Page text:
Reclaimed coal mine provides nourishment for bees

Dusty Backer, Backer Bees, at the reclaimed coal mine, Glenharold Mine.

Dusty Backer, Backer Bees, at the reclaimed coal mine, Glenharold Mine.

Backer Bees is one of three beekeepers who keep their bees at the Glenharold Mine, a reclaimed coal mine that used to supply coal to Leland Olds Station, Basin Electric’s first coal-based power plant located near Stanton, ND.

Dusty Backer, owner of Backer Bees, keeps 1,800 – 2,500 hives in North Dakota. “There is such a variety of flowers. Alfalfa, clover, canola, sunflowers, a lot of wildflowers,” he says. “This area is one of the best areas in the nation to raise bees, a really healthy place to raise bees. Anywhere within a 30-mile radius of this spot (Glenharold Mine) is awesome bee country.”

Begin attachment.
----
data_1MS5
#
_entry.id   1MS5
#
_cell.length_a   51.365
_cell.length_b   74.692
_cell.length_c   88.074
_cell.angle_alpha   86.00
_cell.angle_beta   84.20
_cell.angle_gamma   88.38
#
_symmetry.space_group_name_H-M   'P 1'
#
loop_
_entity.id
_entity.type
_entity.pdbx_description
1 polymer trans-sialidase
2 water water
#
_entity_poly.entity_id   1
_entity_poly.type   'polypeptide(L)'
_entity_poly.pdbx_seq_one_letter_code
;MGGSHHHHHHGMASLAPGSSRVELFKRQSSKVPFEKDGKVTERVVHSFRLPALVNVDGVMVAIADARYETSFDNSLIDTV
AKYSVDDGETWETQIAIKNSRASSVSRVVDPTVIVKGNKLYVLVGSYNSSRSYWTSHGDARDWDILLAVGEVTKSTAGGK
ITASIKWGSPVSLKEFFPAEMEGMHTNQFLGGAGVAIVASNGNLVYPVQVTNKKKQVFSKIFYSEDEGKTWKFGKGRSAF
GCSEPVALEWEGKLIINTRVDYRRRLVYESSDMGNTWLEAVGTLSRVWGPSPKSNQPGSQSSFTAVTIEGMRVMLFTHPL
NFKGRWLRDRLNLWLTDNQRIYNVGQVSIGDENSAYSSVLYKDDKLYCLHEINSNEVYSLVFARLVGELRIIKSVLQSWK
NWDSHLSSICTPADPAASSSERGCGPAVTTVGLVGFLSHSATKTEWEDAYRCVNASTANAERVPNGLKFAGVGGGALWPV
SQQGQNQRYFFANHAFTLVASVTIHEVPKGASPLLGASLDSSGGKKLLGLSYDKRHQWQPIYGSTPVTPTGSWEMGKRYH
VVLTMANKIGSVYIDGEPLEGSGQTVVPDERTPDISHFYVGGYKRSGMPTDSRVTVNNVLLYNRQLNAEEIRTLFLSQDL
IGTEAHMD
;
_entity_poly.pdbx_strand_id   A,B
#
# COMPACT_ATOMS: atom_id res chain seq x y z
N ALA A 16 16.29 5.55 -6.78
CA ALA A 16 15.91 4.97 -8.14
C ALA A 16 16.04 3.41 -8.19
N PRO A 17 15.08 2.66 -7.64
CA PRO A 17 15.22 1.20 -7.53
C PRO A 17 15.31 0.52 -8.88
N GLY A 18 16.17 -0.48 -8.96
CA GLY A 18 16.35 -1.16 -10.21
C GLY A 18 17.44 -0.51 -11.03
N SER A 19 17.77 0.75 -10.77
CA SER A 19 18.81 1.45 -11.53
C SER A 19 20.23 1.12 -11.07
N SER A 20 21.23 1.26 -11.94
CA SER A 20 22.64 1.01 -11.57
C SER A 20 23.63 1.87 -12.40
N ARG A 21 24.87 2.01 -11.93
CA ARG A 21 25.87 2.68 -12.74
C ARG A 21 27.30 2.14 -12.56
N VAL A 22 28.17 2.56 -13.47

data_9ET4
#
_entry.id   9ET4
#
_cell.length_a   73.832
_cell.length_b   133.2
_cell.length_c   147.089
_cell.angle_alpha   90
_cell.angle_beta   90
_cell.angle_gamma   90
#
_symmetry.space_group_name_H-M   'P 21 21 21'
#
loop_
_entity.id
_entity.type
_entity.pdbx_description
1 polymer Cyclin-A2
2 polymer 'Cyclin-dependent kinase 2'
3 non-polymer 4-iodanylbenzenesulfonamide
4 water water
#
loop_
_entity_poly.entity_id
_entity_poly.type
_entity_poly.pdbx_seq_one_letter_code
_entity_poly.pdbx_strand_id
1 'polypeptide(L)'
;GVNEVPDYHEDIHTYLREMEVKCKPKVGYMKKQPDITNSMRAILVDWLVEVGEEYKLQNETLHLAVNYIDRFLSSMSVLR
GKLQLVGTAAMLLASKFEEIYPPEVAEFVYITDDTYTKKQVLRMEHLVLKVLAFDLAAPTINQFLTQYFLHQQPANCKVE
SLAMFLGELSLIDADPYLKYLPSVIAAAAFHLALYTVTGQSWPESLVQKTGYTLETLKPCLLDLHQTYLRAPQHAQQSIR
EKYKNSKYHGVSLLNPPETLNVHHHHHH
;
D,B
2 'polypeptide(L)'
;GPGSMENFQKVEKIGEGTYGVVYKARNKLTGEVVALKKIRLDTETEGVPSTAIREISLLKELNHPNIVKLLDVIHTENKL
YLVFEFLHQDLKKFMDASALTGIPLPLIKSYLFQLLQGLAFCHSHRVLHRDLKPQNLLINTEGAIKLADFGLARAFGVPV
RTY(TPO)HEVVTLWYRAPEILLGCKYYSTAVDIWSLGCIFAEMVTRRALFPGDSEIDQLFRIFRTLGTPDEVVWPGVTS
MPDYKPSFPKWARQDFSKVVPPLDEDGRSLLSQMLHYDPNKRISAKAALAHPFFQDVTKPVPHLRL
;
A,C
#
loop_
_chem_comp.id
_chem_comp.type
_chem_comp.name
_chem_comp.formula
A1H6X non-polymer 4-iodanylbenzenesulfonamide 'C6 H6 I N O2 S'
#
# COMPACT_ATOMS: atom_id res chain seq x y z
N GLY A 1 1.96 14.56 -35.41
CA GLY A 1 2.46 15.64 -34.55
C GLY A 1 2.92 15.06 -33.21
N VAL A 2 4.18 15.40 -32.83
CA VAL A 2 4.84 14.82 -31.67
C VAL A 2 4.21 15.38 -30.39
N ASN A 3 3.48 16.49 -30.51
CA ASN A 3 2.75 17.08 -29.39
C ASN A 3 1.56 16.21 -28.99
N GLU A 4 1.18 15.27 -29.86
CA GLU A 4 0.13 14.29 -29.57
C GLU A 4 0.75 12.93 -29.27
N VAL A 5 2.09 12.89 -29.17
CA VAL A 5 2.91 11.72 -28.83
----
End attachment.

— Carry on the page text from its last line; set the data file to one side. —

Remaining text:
The bees come to North Dakota from Texas in late June, and leave in mid-October for California, where they rest until early February. They are then placed in the almond orchards for about a month. In mid-March, they head back to Texas for rebuilding.

“It’s extremely important this land in North Dakota is available to bees,” Backer says. “Where I grew up in Nebraska, there’s a lot of corn and beans. That’s not great for bees because they need a variety of pollen. Bees are like us, they need a variety of food. At Glenharold Mine, there’s acres and acres of untouched pasture. I know I say ‘untouched,’ and that’s not actually correct because it was mined, but that’s how it serves for us now that it’s reclaimed.”

North Dakota also has long daylight hours in the summer, meaning bees get at least two more hours of fly time than in the southern United States.

Glenharold Mine has been used for bees since 2004. As payment for keeping bees at Glenharold Mine, Backer Bees gives a case of quart jars full of honey to landowners.

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Comments

  1. sahentolahento says:

    Fabulous photography! Great article.

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